Congratulations to director Kirby Dick and producer Any Ziering for the pickup of their powerful new doc The Invisible War by Cinedigm Entertainment Group and New Video. I saw the film at Sundance and in addition to being a great film, it’s extraordinarily important in these times of increasing violence against and institutionalized subjugation of women. [Trailer and other videos at the bottom.]
In my wrap of the 2012 Sundance Film Festival I wrote of the film: “A heart-breaking and shocking look at rape in the military, Dick’s film details the pain, shame, horror and lasting damage caused by the attacks as well as the shocking hypocrisy and cover-ups endorsed by the military establishment.”
Some stats from the US Department of Defense: 20% of ALL servicewomen have been sexually assaulted while serving. Women who have been raped in the military have a PTSD rate higher than men in combat. An estimated 500,000 women have been sexually assaulted in the US military. In 2010, according to the Department of Defense, there were 3,158 case of sexual assault within the U.S. military. It is estimated that more than 80% of those who are sexually assaulted don’t report it.
The film presents many more statistics, equally as disturbing.
While the subject matter is grim and at times the film is emotionally tough to watch, I will categorically say that this is a film everyone must see, especially educators. It’s a film that could potentially cause a sea change not only in the halls of Congress but in the high schools of America.
At the Q&A following the Sundance world premiere, a 17 year-old young woman in the audience stood up and said that while she had never been physically assaulted, verbal abuse was the norm in her school and she felt that every high school student needed to see the film because boys were not being raised to respect women. It was another poignant moment in the most emotional Q&A I have ever witnessed.
My most recent review for CNN.com: We Bought a Zoo. It’s really a very good film and the rare films that both kids and adults can enjoy together. Yes, there are some heavy themes (the death of a parent and a nice, old Bengal tiger) but overall, it’s an adult film that kids can enjoy and a kids film that doesn’t talk down to adults.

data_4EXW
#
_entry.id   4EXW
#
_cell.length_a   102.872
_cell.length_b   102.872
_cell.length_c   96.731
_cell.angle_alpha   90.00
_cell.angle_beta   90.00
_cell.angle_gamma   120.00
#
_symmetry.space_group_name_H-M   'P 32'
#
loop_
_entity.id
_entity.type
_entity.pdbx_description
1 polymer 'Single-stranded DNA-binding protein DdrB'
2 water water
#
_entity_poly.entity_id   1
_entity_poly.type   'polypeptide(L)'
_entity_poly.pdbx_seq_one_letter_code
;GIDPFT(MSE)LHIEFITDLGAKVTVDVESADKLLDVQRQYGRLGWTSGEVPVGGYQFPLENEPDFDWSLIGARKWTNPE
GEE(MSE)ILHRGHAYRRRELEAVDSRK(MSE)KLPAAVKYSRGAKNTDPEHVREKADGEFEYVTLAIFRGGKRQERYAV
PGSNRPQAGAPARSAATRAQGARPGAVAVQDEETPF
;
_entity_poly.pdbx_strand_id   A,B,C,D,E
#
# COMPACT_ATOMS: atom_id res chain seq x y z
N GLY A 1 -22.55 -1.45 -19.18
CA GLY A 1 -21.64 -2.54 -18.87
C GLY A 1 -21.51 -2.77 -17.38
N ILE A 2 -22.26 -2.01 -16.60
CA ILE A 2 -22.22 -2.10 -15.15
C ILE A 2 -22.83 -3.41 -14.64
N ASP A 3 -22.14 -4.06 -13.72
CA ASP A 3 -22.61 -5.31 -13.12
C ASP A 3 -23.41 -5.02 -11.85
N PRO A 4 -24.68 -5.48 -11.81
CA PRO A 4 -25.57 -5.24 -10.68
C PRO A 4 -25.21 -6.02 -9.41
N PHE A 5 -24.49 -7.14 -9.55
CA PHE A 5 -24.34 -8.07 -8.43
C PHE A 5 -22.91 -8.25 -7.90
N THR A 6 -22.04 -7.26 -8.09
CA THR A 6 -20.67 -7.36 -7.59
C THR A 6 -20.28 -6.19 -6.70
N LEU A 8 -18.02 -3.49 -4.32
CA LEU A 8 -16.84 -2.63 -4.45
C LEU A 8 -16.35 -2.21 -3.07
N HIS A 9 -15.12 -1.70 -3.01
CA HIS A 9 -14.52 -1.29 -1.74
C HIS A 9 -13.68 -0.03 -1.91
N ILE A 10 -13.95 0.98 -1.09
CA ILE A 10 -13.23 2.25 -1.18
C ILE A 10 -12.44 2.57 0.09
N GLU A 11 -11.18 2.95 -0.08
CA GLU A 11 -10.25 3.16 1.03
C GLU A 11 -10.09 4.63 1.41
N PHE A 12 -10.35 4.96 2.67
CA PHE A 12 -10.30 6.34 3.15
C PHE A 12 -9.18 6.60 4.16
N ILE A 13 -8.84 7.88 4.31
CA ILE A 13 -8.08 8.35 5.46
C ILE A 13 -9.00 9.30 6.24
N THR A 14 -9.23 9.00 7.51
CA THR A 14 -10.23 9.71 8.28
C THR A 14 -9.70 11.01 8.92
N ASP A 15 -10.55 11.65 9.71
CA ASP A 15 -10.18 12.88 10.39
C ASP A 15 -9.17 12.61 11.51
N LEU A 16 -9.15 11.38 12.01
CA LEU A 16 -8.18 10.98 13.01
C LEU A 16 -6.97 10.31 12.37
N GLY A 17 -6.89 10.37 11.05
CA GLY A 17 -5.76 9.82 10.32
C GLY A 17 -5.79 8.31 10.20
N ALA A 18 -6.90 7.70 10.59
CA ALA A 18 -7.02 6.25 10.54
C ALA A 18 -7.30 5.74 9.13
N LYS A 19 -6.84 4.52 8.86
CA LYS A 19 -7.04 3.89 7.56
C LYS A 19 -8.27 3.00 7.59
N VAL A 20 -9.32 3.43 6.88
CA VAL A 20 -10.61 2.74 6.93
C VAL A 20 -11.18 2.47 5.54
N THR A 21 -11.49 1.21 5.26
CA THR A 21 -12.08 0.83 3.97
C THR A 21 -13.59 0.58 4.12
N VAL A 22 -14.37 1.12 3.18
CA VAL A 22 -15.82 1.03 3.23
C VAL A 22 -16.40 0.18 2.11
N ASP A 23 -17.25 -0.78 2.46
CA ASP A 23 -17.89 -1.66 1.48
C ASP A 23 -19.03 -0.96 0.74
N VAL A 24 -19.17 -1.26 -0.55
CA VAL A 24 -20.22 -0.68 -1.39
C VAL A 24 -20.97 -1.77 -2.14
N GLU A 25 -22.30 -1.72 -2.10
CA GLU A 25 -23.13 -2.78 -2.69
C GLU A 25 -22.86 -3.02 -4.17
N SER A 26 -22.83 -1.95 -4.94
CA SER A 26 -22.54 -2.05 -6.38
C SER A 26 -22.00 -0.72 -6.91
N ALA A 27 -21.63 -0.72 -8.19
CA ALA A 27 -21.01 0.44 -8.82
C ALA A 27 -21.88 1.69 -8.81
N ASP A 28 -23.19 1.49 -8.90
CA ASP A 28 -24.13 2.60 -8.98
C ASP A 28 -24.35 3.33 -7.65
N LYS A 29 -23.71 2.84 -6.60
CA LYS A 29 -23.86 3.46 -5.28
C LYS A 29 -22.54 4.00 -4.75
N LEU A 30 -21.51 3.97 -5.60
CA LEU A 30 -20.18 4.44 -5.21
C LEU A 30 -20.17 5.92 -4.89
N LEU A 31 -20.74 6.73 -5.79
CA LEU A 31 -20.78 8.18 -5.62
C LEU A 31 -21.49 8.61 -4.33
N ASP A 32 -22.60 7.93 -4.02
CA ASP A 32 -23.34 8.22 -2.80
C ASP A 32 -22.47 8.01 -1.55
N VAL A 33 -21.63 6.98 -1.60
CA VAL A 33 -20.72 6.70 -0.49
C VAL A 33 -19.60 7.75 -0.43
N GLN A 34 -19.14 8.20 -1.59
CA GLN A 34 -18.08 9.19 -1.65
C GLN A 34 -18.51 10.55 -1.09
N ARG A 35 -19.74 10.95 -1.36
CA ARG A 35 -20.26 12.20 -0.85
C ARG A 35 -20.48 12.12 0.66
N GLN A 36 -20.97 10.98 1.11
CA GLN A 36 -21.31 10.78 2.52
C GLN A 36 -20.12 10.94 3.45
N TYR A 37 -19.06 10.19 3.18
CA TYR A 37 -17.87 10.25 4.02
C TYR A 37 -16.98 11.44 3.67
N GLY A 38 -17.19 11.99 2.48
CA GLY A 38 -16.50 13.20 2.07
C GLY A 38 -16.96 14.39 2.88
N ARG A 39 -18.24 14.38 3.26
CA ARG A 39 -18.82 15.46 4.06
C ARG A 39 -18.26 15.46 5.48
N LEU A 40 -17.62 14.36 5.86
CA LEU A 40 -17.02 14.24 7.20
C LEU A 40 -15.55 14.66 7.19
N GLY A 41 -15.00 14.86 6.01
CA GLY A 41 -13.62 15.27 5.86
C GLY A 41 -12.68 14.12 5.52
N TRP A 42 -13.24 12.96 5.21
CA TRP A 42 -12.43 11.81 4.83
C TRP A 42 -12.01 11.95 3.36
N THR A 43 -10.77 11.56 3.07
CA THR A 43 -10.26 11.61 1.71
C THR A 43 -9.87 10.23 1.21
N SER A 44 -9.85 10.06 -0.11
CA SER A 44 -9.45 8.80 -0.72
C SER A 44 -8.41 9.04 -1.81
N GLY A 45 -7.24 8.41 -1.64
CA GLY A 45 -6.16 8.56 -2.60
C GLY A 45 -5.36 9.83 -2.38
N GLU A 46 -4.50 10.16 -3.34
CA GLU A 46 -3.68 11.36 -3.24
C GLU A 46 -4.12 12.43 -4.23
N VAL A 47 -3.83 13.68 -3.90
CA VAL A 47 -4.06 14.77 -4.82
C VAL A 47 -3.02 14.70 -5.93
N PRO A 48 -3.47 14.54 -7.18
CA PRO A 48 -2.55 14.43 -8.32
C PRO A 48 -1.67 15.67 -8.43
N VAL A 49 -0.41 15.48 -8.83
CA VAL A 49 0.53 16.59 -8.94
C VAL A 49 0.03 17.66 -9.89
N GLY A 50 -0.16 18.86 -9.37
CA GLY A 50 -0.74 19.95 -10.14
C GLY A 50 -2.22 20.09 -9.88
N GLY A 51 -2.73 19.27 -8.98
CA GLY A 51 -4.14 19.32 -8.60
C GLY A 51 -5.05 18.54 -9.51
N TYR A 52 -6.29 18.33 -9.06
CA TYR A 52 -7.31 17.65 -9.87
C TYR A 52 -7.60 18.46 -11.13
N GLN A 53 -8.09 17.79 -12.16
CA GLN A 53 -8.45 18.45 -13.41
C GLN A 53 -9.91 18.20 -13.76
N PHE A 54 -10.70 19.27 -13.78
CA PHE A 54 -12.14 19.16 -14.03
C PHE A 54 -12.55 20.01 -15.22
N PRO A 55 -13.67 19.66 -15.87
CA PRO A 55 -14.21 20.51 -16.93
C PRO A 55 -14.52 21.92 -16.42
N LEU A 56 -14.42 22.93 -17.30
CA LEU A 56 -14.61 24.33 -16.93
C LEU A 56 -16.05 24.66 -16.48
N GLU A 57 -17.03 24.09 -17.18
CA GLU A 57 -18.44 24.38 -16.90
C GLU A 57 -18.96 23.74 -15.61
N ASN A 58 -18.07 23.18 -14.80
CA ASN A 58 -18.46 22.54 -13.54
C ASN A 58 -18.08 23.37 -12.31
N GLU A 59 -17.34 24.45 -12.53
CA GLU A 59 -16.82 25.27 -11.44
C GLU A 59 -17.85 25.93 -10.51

Director: Olivier Assayas
Screenwriter: Olivier Assayas
Producers: Marin Karmitz, Nathanaël Karmitz, Charles Gillibert
Cinematography: Eric Gautier A.F.C.
Editor: Luc Barnier
Cast: Juliette Binoche, Charles Berling, Jérémie Renier, Edith Scod
102 Minutes, not rated Summer Hours, Olivier Assayas’ latest film, opens with children running free through gardens and woods around a typically beautiful French summer home. Filled with antiques and objets d’art, the house belongs to the Berthier family, whose matriarch is the 75 year old but still stunning Hélène (Edith Scob). Hélène owns the art collection that was handed down to her by a deceased uncle, a famous artist himself, with whom she may have had an intimate relationship years earlier. Now, at the end of her life, Edith is beginning to make the practical preparations of passing along the collection and the house to her three grown children, Adrienne (Juliette Binoche with blond tresses), Frédéric (Charles Berling) and Jérémie (Jeremie Renier). Only Frédéric, himself the single father of a tempestuous daughter, is the only one of the siblings who wants to keep the beautiful house and leave it to the next generation. Both Adrienne and Jérémie have jobs and lives that keep them both physically and emotionally distant from France. It is emotional distance that is at the heart of Assayas’ beautiful story.
Director: Steve McQueen
Screenwriters: Enda Walsh and Steve McQueen
Producer: Laura Hastings-Smith and Robin Gutch
Cinematography: Sean Bobbitt BSC
Editor: Joe Walker
Music: David Holmes with Leo Abrahams
Cast: Michael Fassbender, Liam Cunningham, Stuart Graham, Brian Milligan, Liam McMahon UK-Ireland, 2008, 96 minutes
The double meaning in this astonishing film’s title refers to both the hunger for food as well as for freedom. The prisoners in this factually-based and brutally realistic film are starved for both.
In 1981, during the Troubles in Northern Ireland, the UK government was imprisoning IRA members but refusing to give them political prisoner status. As a result a group detained at the HM Prison Maze (aka Long Kesh), led by Bobby Sands, went on “blanket protest” which basically meant refusing prison uniforms. This led to them being exposed to almost unimaginably horrendous conditions and as well as to a series of violent repercussions.
The film, the first directed by British multi-media artist Steve McQueen, opens with a middle aged man beginning his day. Much of his initial behavior seems mundane; getting dressed and being served toast & tea by his wife. But then we see him soaking his bloodied and swollen knuckles in the bathroom sink; and, just before he drives off to work, he kneels down to look under his car for a bomb. This man turns out to be prison guard, Raymond Lohan (Stuart Graham). The film’s narrative is confusing at first; we assume that the story will be about this wounded individual. We also assume that he is carrying around fear, guilt and grief since he works in such a brutal environment. Surely he must feel ambivalent about his job.